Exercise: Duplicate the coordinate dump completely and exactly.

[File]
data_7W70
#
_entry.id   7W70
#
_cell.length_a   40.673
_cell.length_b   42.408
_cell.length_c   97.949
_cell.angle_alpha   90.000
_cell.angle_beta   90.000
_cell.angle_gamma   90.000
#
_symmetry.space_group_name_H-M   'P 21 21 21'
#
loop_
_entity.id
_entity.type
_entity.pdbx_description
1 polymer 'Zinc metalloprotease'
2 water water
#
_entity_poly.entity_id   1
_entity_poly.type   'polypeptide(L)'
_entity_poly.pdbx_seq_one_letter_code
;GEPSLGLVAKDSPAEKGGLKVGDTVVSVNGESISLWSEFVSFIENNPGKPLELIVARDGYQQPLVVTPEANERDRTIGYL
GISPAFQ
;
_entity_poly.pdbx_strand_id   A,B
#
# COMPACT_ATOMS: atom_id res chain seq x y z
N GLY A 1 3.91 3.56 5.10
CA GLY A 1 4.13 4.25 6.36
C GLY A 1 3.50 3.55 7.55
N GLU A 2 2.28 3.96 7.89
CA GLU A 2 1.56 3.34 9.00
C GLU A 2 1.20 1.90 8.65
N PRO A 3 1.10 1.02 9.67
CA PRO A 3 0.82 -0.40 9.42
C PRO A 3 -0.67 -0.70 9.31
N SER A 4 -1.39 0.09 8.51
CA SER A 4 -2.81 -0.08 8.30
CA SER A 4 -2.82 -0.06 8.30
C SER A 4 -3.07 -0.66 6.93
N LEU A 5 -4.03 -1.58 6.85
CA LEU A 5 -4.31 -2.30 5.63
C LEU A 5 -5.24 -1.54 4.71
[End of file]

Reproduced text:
data_7W70
#
_entry.id   7W70
#
_cell.length_a   40.673
_cell.length_b   42.408
_cell.length_c   97.949
_cell.angle_alpha   90.000
_cell.angle_beta   90.000
_cell.angle_gamma   90.000
#
_symmetry.space_group_name_H-M   'P 21 21 21'
#
loop_
_entity.id
_entity.type
_entity.pdbx_description
1 polymer 'Zinc metalloprotease'
2 water water
#
_entity_poly.entity_id   1
_entity_poly.type   'polypeptide(L)'
_entity_poly.pdbx_seq_one_letter_code
;GEPSLGLVAKDSPAEKGGLKVGDTVVSVNGESISLWSEFVSFIENNPGKPLELIVARDGYQQPLVVTPEANERDRTIGYL
GISPAFQ
;
_entity_poly.pdbx_strand_id   A,B
#
# COMPACT_ATOMS: atom_id res chain seq x y z
N GLY A 1 3.91 3.56 5.10
CA GLY A 1 4.13 4.25 6.36
C GLY A 1 3.50 3.55 7.55
N GLU A 2 2.28 3.96 7.89
CA GLU A 2 1.56 3.34 9.00
C GLU A 2 1.20 1.90 8.65
N PRO A 3 1.10 1.02 9.67
CA PRO A 3 0.82 -0.40 9.42
C PRO A 3 -0.67 -0.70 9.31
N SER A 4 -1.39 0.09 8.51
CA SER A 4 -2.81 -0.08 8.30
CA SER A 4 -2.82 -0.06 8.30
C SER A 4 -3.07 -0.66 6.93
N LEU A 5 -4.03 -1.58 6.85
CA LEU A 5 -4.31 -2.30 5.63
C LEU A 5 -5.24 -1.54 4.71